A man, surrounded by a blue glow, falls slowly into what looks like sand. The stage is dark. A woman in red watches him with a solemn expression. Suddenly, 215 bodies turn to their sides on the Barbican stage, revealing that they are, indeed, not sand, but members of several London-based community choruses. This is how Memorial starts, and it truly takes your breath away. Sadly, it might well be the strongest moment of the entire piece.
Alice Oswald wrote an epic, 90 minute long poem, which effectively boils down the Iliad to its core. It is a eulogy to all of those men, women and children who died in Homer’s piece, naming all 215 of them and retelling their deaths, some with more detail than others. This epic poem is delivered with great control and superb presence by Helen Morse, accompanied by live music by Jocelyn Pook and surrounded by what is probably the most impressive element of the show, a huge ensemble.
However, Memorial has a real problem: it is unclear what it’s trying to say, and it focuses on how to say it instead. Granted, seeing this many bodies (and bodies of all shapes and sizes, a refreshing sight on stage) move together in formation is very satisfying. Counter tenor Jonathan Peter Kenny, mezzo soprano Melanie Pappenheim and singers Tanja Tzarovska and Belinda Sykes give a punctual performance of Pook’s music, blending beautifully. The cinematic lighting, the beat of the drums, the running shapes and intense delivery of words about death all urge you to feel the epicness of the piece – which is why you might end up not feeling it.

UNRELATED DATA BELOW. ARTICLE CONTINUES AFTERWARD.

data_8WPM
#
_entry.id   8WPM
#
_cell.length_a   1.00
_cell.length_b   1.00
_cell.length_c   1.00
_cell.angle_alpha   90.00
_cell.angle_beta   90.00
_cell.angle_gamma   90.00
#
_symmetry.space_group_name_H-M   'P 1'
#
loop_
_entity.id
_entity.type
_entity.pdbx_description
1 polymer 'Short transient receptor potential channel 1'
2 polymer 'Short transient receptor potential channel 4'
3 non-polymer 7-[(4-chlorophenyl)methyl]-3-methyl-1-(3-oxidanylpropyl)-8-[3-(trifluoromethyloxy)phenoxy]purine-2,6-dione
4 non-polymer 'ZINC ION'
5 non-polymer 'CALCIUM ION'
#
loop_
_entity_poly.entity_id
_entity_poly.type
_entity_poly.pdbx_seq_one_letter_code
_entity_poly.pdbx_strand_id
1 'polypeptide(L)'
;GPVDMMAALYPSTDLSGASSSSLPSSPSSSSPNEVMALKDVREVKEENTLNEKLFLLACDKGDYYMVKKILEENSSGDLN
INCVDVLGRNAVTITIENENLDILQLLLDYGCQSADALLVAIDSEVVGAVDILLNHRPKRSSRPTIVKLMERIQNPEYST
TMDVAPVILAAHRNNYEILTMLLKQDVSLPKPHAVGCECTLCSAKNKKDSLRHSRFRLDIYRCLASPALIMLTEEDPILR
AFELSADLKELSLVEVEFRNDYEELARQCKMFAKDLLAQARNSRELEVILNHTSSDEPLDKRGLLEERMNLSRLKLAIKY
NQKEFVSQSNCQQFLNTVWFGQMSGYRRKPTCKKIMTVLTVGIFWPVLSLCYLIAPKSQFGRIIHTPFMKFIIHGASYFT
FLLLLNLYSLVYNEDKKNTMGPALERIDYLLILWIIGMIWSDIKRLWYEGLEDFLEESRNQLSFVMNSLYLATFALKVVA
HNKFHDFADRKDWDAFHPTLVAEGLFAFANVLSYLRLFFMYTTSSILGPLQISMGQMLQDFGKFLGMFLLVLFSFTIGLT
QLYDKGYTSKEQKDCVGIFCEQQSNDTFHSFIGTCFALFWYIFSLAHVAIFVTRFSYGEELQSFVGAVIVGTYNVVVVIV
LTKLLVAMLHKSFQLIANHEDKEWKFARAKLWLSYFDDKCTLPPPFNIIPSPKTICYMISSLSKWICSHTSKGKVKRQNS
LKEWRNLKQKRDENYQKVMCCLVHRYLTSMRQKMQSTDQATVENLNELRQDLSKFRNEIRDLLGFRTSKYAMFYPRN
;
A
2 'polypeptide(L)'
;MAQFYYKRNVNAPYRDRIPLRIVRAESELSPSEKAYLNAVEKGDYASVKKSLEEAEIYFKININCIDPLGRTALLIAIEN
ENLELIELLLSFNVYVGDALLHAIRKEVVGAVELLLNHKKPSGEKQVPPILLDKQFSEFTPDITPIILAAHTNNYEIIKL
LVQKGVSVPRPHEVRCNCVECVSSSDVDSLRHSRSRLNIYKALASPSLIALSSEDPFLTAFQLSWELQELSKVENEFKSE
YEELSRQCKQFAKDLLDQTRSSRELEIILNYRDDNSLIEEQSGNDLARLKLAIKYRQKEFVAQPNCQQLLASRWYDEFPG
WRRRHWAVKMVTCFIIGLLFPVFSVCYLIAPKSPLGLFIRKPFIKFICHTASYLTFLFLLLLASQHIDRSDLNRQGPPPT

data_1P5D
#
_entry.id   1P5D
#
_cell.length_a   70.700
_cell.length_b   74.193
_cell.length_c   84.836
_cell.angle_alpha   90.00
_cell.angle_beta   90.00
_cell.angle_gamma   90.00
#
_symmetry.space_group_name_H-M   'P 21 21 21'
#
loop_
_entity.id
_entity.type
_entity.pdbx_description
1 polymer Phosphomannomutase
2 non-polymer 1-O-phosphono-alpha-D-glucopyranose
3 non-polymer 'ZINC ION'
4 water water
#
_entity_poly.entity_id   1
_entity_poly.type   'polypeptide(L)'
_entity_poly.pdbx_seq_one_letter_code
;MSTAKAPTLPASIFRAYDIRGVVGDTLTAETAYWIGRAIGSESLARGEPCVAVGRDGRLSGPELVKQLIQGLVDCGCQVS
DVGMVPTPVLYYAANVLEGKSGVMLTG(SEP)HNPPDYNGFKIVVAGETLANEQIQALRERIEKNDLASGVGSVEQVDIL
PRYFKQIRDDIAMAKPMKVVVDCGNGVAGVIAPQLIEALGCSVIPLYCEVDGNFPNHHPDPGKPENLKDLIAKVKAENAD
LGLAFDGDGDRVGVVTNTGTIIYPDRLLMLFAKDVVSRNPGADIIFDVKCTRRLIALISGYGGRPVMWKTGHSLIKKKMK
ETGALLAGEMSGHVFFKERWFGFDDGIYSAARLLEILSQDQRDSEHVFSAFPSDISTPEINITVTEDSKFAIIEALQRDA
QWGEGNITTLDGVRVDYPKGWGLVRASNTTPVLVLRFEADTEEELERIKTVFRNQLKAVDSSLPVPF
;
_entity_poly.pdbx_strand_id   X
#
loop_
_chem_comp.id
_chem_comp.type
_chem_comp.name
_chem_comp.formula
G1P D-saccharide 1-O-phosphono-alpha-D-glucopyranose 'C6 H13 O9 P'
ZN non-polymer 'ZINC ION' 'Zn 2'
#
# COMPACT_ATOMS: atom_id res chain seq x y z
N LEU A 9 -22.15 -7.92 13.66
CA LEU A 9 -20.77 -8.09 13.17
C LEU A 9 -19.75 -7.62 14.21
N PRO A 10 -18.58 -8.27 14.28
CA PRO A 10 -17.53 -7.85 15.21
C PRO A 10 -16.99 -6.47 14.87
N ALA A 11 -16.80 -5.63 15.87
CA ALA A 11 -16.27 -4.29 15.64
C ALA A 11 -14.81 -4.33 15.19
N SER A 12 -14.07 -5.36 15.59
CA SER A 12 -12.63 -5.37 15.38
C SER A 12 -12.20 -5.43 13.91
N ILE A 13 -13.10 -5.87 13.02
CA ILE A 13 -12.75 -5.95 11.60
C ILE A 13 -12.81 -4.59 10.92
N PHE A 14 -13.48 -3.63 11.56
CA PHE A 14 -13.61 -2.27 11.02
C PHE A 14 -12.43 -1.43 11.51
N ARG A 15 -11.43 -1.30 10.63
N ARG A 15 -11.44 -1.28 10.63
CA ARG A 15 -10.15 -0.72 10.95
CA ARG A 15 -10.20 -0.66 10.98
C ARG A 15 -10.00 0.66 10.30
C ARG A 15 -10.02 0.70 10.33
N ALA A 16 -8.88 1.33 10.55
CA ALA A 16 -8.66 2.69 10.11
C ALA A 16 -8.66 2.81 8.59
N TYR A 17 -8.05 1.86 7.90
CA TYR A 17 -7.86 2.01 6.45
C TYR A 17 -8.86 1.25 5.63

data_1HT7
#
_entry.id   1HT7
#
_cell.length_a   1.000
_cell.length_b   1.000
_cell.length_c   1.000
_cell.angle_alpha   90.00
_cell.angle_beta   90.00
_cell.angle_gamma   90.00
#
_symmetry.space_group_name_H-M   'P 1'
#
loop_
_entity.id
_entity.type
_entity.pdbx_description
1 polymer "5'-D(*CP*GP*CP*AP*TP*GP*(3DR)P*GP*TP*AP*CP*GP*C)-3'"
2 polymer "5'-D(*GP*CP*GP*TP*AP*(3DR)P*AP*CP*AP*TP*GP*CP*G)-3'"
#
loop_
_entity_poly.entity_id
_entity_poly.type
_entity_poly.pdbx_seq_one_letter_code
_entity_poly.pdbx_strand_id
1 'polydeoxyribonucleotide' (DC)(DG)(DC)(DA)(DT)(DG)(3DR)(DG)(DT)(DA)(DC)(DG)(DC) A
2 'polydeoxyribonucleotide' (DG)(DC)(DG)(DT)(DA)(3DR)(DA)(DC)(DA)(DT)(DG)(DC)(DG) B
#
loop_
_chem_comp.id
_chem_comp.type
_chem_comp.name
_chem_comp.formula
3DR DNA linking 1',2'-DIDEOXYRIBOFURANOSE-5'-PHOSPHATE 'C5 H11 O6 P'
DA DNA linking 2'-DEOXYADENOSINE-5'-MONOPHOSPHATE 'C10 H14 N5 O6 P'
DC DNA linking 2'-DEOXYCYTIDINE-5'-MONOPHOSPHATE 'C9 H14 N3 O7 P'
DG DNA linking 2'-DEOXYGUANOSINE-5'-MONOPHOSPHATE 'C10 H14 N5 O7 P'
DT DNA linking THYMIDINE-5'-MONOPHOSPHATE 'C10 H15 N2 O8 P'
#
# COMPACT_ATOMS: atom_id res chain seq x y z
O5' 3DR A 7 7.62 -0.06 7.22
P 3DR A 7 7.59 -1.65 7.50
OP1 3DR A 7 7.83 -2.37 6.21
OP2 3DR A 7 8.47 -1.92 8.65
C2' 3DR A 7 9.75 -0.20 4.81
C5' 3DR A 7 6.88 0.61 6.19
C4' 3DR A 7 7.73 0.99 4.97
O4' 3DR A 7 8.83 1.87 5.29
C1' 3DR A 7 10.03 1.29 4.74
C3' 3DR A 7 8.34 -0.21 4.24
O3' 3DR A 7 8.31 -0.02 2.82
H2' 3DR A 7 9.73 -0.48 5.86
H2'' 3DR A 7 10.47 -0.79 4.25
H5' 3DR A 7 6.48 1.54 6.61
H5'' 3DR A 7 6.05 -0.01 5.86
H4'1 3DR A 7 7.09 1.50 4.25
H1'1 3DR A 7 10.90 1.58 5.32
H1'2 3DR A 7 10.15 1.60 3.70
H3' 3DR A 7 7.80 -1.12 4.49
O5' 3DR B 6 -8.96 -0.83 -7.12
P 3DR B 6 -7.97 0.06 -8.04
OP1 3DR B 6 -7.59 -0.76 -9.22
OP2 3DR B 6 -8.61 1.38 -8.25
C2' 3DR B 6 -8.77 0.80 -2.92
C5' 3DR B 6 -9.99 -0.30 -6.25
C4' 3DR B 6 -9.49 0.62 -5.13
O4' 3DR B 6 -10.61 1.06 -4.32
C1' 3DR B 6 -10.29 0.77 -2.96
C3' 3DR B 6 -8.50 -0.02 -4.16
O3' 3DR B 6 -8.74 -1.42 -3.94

Sadly, we are never quite sure why are we listening to this endless list of deaths that have little relevance to us. It could be argued that by unrelentingly feeding us information, director Chris Drummond is commenting on how we have become desensitised to death and violence, but the concept falls short when the ideas start to run out and the piece itself introduces trained dancers who seem to be there to spice up the performance. It is a shame, because by incorporating sharply choreographed movement the piece loses what I found the most compelling: using candid bodies that might not know how to move on stage. This untrained presence, this genuine element of the community chorus allows us to just focus on ordinary people, not unlike the people Oswald lists.
With a 90 minute running time the ideas are inevitably recycled and the music becomes repetitive. The more it tries to escalate the more difficult it becomes to connect to its core message and not feel bombarded by the epicness. Nevertheless, the production is truly impressive, and Oswald gives a marathon of a performance. Sadly, the substance is lacking, and much like its many chorus members, Memorial ends up in circles without going anywhere.
‘Memorial’ played at the Barbican until 30 September. For more information, click here.